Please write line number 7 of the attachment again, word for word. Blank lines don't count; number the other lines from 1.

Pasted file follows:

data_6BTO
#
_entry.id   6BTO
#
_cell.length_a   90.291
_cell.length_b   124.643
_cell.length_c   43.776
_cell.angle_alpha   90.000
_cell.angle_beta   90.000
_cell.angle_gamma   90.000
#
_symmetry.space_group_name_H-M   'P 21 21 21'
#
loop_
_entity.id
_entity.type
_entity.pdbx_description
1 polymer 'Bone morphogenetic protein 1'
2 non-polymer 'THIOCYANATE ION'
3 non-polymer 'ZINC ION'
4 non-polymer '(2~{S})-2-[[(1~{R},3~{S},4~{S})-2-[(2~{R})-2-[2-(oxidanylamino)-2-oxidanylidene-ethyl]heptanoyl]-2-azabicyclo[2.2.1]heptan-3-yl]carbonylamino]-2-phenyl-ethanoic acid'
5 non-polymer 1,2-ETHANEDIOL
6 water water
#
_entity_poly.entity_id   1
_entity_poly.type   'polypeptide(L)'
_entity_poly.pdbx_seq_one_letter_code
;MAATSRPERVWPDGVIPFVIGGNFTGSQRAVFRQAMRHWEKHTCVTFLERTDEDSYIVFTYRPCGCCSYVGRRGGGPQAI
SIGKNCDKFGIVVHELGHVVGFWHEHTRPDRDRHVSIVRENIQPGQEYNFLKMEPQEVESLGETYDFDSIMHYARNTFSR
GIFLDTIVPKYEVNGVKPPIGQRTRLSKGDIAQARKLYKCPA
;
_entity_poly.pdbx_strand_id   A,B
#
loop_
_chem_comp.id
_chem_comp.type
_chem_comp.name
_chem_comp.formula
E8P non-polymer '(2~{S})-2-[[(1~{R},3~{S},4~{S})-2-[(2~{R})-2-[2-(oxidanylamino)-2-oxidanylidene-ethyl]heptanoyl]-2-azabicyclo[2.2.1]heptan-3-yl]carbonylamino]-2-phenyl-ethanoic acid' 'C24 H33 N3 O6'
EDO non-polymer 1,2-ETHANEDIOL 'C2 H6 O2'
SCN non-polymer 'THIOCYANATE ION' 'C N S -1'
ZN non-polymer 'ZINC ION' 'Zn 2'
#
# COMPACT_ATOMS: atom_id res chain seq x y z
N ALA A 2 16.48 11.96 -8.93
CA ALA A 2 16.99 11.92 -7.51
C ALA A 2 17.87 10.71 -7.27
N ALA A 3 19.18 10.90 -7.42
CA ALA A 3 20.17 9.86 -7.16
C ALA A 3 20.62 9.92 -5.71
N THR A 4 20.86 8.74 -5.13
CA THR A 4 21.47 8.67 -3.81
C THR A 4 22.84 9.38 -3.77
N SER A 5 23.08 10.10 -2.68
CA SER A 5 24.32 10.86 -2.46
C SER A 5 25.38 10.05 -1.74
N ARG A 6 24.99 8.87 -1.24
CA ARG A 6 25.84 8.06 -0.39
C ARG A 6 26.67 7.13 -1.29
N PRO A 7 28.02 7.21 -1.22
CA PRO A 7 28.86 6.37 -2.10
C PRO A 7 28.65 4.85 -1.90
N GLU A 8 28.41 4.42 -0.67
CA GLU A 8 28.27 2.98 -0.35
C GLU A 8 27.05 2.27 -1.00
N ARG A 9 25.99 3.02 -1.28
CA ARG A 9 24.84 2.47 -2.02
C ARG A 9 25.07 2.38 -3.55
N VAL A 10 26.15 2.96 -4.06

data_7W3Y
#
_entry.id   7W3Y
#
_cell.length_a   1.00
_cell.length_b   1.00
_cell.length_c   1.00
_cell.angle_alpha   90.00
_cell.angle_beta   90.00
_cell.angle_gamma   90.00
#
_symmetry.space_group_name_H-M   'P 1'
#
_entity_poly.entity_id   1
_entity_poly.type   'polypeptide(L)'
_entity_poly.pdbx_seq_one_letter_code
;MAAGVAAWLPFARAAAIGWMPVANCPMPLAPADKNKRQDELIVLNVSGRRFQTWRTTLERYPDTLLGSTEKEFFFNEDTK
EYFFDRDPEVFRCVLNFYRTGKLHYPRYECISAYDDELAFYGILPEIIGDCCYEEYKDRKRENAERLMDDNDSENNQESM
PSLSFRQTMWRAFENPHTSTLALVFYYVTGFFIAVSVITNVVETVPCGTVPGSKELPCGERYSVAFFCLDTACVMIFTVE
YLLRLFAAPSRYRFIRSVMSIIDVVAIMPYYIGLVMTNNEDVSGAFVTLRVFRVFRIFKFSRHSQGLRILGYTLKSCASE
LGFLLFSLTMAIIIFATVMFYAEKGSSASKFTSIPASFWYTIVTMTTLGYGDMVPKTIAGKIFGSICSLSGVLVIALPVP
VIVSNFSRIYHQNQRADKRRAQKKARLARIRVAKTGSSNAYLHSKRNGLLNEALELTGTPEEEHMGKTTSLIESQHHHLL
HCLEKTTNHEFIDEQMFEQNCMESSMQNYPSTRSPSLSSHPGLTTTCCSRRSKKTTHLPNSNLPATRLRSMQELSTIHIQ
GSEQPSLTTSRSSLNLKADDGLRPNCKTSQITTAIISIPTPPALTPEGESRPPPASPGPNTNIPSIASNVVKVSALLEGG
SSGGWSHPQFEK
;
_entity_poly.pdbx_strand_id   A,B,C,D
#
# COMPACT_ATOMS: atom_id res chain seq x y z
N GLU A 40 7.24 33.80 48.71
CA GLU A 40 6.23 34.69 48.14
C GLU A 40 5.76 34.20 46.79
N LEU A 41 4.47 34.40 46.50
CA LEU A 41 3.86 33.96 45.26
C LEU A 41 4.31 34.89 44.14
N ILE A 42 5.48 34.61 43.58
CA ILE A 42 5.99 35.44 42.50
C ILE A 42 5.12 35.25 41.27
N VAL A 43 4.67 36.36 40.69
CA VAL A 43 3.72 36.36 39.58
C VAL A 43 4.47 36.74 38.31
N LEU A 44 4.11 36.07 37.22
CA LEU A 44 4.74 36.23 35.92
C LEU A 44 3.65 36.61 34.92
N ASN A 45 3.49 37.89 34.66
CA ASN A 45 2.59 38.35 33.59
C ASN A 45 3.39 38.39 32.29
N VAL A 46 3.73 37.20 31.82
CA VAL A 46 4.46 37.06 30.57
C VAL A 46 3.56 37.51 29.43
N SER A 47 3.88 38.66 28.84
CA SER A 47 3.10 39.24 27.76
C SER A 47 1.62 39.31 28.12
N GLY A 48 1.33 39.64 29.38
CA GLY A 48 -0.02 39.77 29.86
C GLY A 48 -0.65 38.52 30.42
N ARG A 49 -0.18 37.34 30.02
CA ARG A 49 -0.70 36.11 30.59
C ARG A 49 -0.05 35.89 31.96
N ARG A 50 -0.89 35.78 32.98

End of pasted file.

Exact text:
_cell.length_c   43.776